Criminal Justice

DOJ Shutters Popular Poker Sites in Crackdown on Online Gambling Operations

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Federal authorities on Friday unsealed a sweeping anti-illegal gambling indictment and shuttered popular online poker sites, accusing founders of money laundering and bank fraud.

The U.S. Department of Justice seized five of the companies’ domain names, seized accounts and held money stored by players, many of whom make their livings playing poker.

The Wall Street Journal reports that the crackdown comes after years of tension between the sites and the U.S. government, which has long held that online gambling is illegal. The case will be closely watched because operators and players have argued that poker is a game of skill and is not gambling, the WSJ reports.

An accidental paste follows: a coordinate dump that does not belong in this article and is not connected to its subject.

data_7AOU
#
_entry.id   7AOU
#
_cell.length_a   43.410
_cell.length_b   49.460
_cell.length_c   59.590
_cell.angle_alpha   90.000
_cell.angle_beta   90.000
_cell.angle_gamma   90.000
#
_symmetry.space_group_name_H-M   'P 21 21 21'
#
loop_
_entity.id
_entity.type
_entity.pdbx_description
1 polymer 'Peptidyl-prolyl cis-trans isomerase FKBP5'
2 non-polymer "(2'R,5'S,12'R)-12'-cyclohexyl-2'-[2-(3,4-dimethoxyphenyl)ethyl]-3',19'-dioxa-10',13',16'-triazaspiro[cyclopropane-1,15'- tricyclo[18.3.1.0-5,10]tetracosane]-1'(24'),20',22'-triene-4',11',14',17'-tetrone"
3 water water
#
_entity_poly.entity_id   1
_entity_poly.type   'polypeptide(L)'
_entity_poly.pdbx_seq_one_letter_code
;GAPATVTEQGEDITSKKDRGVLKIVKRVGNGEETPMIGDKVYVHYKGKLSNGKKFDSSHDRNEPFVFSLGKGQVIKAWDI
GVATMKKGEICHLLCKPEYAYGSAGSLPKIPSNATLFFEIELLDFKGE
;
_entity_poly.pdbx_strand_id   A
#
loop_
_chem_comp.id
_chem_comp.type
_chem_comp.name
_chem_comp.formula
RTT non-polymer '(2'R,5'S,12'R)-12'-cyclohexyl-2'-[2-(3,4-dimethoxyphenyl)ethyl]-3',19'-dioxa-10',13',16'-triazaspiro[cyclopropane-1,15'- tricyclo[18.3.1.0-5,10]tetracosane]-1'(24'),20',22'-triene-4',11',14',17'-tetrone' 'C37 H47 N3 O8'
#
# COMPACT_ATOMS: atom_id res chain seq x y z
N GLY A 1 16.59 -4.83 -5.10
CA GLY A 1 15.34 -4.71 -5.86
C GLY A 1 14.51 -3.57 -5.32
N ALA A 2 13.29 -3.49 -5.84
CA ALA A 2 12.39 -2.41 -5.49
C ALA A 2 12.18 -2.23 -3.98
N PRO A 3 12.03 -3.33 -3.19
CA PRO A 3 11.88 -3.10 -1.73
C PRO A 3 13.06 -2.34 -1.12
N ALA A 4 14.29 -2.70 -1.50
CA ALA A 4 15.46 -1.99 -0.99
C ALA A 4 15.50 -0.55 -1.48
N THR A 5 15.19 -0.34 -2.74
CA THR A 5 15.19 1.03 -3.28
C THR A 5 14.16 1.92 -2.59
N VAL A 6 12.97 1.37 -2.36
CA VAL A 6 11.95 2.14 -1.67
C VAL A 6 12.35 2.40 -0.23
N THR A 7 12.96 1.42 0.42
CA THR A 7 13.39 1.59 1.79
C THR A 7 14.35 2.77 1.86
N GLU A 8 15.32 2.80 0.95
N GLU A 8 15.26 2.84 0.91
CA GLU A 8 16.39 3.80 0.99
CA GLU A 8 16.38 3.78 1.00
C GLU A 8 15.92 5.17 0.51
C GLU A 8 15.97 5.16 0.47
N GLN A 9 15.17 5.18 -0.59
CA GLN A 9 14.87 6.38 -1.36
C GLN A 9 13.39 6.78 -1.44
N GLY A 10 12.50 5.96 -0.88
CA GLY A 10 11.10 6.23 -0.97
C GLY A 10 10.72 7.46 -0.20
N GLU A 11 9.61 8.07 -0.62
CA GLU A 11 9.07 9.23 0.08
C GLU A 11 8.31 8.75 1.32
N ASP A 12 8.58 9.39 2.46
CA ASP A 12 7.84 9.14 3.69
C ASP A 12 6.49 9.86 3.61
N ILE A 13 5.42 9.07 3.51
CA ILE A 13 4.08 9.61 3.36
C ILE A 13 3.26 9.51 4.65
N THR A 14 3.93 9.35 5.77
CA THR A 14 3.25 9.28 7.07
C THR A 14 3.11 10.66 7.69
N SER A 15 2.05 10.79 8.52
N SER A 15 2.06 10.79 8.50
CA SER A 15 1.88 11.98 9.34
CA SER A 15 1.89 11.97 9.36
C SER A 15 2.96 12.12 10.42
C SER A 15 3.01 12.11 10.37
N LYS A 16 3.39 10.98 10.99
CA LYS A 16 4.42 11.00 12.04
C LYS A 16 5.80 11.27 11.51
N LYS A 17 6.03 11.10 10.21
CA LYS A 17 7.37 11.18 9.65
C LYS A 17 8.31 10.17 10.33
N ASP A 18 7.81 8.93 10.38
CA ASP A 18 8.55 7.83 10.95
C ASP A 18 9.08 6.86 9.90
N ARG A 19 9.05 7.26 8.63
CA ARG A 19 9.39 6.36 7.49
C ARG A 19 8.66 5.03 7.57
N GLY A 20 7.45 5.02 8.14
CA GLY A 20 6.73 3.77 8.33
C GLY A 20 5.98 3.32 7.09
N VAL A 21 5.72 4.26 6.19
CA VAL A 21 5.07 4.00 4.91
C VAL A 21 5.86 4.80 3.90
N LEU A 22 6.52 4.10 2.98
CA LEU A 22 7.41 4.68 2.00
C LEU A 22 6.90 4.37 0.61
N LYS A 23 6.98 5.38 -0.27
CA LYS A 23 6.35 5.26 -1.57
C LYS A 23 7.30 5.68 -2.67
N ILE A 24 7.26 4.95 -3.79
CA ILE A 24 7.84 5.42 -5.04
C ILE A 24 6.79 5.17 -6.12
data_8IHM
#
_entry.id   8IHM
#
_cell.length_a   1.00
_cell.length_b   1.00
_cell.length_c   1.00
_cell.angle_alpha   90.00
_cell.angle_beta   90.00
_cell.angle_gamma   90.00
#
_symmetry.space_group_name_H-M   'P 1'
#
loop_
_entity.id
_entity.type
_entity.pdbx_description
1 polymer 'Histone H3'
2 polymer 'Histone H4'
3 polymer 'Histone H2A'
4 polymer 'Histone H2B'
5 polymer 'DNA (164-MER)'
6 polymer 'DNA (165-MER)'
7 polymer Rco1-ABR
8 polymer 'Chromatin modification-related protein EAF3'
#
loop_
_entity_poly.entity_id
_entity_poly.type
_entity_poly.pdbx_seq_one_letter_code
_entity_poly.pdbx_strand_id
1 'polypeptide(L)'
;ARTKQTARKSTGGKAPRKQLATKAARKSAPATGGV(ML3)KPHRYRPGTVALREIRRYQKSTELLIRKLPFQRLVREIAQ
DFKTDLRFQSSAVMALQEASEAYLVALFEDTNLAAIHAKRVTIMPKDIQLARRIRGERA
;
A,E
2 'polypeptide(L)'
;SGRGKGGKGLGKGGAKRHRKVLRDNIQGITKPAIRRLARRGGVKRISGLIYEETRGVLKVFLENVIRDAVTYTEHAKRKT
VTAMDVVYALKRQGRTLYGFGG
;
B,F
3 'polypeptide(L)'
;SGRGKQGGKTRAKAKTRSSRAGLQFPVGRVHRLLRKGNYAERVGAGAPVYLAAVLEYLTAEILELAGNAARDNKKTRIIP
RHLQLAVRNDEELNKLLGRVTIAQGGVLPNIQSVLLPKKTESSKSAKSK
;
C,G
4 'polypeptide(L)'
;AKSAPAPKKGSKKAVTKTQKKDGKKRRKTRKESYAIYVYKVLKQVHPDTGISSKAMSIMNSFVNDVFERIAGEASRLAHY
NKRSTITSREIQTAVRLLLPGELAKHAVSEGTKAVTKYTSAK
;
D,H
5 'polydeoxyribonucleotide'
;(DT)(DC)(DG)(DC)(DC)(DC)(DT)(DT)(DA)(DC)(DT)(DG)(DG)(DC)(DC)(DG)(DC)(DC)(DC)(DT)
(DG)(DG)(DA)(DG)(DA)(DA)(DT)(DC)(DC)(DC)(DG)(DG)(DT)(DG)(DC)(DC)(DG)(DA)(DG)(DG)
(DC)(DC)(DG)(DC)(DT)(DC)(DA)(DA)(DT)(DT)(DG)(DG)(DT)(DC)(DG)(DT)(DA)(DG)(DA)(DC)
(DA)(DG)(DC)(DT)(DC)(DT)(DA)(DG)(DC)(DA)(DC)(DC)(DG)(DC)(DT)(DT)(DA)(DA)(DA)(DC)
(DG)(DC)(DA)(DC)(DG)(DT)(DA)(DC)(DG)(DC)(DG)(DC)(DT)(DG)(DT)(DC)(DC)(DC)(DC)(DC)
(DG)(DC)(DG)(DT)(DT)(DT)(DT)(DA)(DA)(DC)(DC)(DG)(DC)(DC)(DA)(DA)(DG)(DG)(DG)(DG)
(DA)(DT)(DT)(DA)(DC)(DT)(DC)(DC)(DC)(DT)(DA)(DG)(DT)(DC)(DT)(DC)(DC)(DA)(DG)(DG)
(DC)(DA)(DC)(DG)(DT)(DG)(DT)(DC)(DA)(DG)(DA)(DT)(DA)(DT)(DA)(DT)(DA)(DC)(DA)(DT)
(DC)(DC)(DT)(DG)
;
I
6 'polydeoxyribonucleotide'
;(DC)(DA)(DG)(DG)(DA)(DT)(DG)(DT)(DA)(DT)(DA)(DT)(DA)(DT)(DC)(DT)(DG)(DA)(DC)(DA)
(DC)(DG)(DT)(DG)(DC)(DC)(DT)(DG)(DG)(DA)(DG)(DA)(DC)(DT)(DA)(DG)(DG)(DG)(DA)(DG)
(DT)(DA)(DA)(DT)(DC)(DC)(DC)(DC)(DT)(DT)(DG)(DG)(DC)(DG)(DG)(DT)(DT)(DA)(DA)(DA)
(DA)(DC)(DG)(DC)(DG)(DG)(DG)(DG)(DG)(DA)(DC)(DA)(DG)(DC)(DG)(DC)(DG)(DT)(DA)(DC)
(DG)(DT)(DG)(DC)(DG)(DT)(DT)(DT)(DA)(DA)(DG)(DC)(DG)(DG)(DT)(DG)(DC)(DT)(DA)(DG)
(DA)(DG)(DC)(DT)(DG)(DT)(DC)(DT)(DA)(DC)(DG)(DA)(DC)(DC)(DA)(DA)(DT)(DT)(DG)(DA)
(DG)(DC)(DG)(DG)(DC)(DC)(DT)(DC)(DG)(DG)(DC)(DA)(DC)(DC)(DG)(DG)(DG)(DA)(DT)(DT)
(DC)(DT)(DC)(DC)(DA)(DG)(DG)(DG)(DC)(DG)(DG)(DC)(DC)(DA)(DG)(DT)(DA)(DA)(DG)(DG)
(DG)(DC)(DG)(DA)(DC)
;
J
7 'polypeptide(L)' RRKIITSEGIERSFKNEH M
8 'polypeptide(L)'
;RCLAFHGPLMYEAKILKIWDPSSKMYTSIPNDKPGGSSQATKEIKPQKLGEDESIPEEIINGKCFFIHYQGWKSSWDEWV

Meanwhile, Steve Wynn and other Las Vegas casino operators quickly canceled partnerships with online operators, the Financial Times reports.

In 2006, Congress passed a law forbidding financial institutions from processing transactions related to online gambling. This prompted many sites to leave the U.S., but to continue catering to U.S. players.

The WSJ, citing figures from PokerScout, says the sites oversaw $16 billion in wagers from U.S. players last year, largely from popular sites Full Tilt Poker and Poker Stars.

The Justice Department maintains that companies avoided the federal ban on electronic transfers by creating fictitious websites and fake companies to convince banks that their sites weren’t involved in Internet poker, according to the WSJ.

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